Sago Pudding – Two Ways

Recreate a meal from your childhood.

I like today’s theme, as it’s prompted me to start making a dish that I haven’t eaten in years, but always loved as a child. There’s something comforting about sago pudding – perhaps because of its simplicity, or maybe the fact that memories are linked to warm bowls of it for dessert on a cool winter’s night.

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Sago has such an interesting texture – I think we used to call it ‘frog’s eggs’, a name that likely came from dad (along with the charming ‘snot blocks’) and it may be one of those things that you either love or hate. I’m definitely a fan, and the bear is too – he was so excited when I wasn’t happy with my first set of photos and declared I would have to make it again. I’m glad somebody was able to see the positive.

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I could never pick which was my favourite – the milky one or the lemon one, both so delicious in their own right. The milky version was creamy and sweet, often laden with drizzles of golden syrup on top, but the lemon so zesty. Both were such a treat!

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Coconut Sago Pudding
(makes 2 large or 3 smaller serves)

½ cup sago (tapioca pearls)
1 ½ cup milk
1 ½ cup coconut milk
1 tsp vanilla
¼ cup agave or brown rice syrup
Pinch of salt
Toppings of choice – banana, toasted coconut, extra syrup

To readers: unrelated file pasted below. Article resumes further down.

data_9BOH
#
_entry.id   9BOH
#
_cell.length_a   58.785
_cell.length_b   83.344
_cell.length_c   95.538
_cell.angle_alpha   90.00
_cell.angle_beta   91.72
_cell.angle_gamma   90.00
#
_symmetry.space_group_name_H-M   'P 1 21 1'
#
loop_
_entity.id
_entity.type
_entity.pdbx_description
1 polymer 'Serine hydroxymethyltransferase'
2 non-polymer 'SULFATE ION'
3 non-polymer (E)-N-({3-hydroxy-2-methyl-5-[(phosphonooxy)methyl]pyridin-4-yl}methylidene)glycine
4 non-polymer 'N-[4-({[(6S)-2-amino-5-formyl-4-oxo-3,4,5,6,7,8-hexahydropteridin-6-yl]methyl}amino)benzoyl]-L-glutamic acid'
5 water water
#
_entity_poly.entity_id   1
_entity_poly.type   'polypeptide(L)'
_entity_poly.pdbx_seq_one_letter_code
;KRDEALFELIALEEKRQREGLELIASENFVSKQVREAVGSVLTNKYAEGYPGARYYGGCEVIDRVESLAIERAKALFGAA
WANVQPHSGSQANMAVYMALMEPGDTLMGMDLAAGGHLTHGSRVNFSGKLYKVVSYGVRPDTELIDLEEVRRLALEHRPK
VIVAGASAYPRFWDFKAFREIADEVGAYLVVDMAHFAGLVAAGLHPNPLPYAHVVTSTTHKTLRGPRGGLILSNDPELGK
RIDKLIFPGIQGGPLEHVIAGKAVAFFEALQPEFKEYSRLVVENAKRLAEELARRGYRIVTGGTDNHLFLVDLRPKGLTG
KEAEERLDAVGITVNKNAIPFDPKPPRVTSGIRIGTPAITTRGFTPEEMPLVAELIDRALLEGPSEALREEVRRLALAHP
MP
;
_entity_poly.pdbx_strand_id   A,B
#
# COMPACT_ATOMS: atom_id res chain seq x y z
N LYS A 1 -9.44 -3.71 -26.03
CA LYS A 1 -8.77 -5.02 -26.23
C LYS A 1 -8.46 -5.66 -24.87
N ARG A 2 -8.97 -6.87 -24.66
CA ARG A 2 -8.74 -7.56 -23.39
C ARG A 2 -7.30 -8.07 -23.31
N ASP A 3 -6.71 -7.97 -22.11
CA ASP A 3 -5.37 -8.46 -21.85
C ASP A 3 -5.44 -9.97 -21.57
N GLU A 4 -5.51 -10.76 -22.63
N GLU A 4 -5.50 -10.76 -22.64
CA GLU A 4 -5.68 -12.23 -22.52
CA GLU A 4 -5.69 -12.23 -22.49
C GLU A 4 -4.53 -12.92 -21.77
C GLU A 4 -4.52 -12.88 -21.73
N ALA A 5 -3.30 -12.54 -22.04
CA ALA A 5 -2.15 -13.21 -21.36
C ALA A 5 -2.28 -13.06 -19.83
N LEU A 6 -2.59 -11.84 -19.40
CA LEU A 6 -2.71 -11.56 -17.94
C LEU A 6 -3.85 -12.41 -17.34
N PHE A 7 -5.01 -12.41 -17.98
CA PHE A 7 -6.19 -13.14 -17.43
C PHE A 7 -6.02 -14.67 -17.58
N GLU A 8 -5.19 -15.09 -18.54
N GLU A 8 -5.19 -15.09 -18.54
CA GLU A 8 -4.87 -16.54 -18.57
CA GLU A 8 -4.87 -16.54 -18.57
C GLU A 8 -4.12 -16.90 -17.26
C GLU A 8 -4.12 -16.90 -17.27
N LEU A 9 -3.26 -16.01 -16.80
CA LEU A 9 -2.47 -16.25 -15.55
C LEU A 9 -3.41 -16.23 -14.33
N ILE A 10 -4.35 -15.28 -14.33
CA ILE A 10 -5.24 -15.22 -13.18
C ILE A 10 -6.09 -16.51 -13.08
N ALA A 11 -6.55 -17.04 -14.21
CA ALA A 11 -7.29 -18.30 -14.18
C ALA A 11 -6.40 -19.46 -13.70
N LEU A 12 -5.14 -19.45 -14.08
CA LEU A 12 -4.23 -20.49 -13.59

Cover sago with water and let sit for thirty minutes.

Drain any excess liquid and put the sago in a pot, along with remaining ingredients except for the toppings. Bring to a boil over medium high heat, stirring constantly to ensure the sago doesn’t stick to the bottom. Once boiled, turn down to a low simmer and cook for approximately 10 minutes, until the sago pearls become translucent. Make sure you stir continuously to avoid sticking.

Remove from heat and serve warm or allow to cool. Top with some brown rice syrup, banana and toasted coconut for extra deliciousness.

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Lemon Sago
(makes 2 large or 3 small serves)

½ cup sago
¼ cup lemon juice
Zest of 1 lemon
1 cup water
2 Tbsp sugar
2 Tbsp rice bran syrup

Cover sago with water and let sit for thirty minutes.

Drain any excess liquid and put the sago in a pot, along with remaining ingredients. Bring to a boil over medium high heat, stirring constantly to ensure the sago doesn’t stick to the bottom. Once boiled, turn down to a low simmer and cook for approximately 10 minutes, until the sago pearls become translucent. Make sure you stir continuously to avoid sticking.

Remove from heat and serve warm or allow to cool.

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